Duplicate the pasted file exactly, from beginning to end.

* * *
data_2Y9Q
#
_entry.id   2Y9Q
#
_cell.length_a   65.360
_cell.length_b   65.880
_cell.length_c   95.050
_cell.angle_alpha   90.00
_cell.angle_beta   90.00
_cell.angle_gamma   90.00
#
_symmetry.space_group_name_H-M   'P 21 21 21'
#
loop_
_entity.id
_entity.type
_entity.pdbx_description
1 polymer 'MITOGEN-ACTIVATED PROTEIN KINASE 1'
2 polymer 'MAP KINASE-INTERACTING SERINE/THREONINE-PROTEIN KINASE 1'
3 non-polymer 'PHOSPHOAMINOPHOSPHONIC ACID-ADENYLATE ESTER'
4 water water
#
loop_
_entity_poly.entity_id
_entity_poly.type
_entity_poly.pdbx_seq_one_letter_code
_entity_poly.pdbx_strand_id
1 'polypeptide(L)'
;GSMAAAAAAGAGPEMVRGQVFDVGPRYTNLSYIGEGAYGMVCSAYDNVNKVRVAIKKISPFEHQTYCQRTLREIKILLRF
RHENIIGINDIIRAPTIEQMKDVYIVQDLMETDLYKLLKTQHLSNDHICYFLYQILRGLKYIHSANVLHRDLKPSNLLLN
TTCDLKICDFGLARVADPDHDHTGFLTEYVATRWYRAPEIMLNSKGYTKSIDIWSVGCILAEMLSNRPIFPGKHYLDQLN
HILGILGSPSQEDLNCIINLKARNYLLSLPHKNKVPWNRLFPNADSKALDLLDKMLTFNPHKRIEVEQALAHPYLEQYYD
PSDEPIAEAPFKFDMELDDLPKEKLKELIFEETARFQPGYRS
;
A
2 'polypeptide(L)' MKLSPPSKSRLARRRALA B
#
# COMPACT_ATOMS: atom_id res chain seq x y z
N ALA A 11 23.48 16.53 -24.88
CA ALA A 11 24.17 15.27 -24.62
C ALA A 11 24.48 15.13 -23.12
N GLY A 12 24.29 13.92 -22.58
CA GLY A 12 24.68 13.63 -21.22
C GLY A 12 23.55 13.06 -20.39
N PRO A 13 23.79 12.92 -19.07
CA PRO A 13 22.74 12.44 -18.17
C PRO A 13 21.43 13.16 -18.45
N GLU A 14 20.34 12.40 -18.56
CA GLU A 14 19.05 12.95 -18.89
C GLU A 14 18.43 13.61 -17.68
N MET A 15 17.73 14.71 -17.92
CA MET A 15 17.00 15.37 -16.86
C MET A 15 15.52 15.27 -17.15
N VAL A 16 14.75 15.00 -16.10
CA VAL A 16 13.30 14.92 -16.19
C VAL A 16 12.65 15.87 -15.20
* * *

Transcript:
data_2Y9Q
#
_entry.id   2Y9Q
#
_cell.length_a   65.360
_cell.length_b   65.880
_cell.length_c   95.050
_cell.angle_alpha   90.00
_cell.angle_beta   90.00
_cell.angle_gamma   90.00
#
_symmetry.space_group_name_H-M   'P 21 21 21'
#
loop_
_entity.id
_entity.type
_entity.pdbx_description
1 polymer 'MITOGEN-ACTIVATED PROTEIN KINASE 1'
2 polymer 'MAP KINASE-INTERACTING SERINE/THREONINE-PROTEIN KINASE 1'
3 non-polymer 'PHOSPHOAMINOPHOSPHONIC ACID-ADENYLATE ESTER'
4 water water
#
loop_
_entity_poly.entity_id
_entity_poly.type
_entity_poly.pdbx_seq_one_letter_code
_entity_poly.pdbx_strand_id
1 'polypeptide(L)'
;GSMAAAAAAGAGPEMVRGQVFDVGPRYTNLSYIGEGAYGMVCSAYDNVNKVRVAIKKISPFEHQTYCQRTLREIKILLRF
RHENIIGINDIIRAPTIEQMKDVYIVQDLMETDLYKLLKTQHLSNDHICYFLYQILRGLKYIHSANVLHRDLKPSNLLLN
TTCDLKICDFGLARVADPDHDHTGFLTEYVATRWYRAPEIMLNSKGYTKSIDIWSVGCILAEMLSNRPIFPGKHYLDQLN
HILGILGSPSQEDLNCIINLKARNYLLSLPHKNKVPWNRLFPNADSKALDLLDKMLTFNPHKRIEVEQALAHPYLEQYYD
PSDEPIAEAPFKFDMELDDLPKEKLKELIFEETARFQPGYRS
;
A
2 'polypeptide(L)' MKLSPPSKSRLARRRALA B
#
# COMPACT_ATOMS: atom_id res chain seq x y z
N ALA A 11 23.48 16.53 -24.88
CA ALA A 11 24.17 15.27 -24.62
C ALA A 11 24.48 15.13 -23.12
N GLY A 12 24.29 13.92 -22.58
CA GLY A 12 24.68 13.63 -21.22
C GLY A 12 23.55 13.06 -20.39
N PRO A 13 23.79 12.92 -19.07
CA PRO A 13 22.74 12.44 -18.17
C PRO A 13 21.43 13.16 -18.45
N GLU A 14 20.34 12.40 -18.56
CA GLU A 14 19.05 12.95 -18.89
C GLU A 14 18.43 13.61 -17.68
N MET A 15 17.73 14.71 -17.92
CA MET A 15 17.00 15.37 -16.86
C MET A 15 15.52 15.27 -17.15
N VAL A 16 14.75 15.00 -16.10
CA VAL A 16 13.30 14.92 -16.19
C VAL A 16 12.65 15.87 -15.20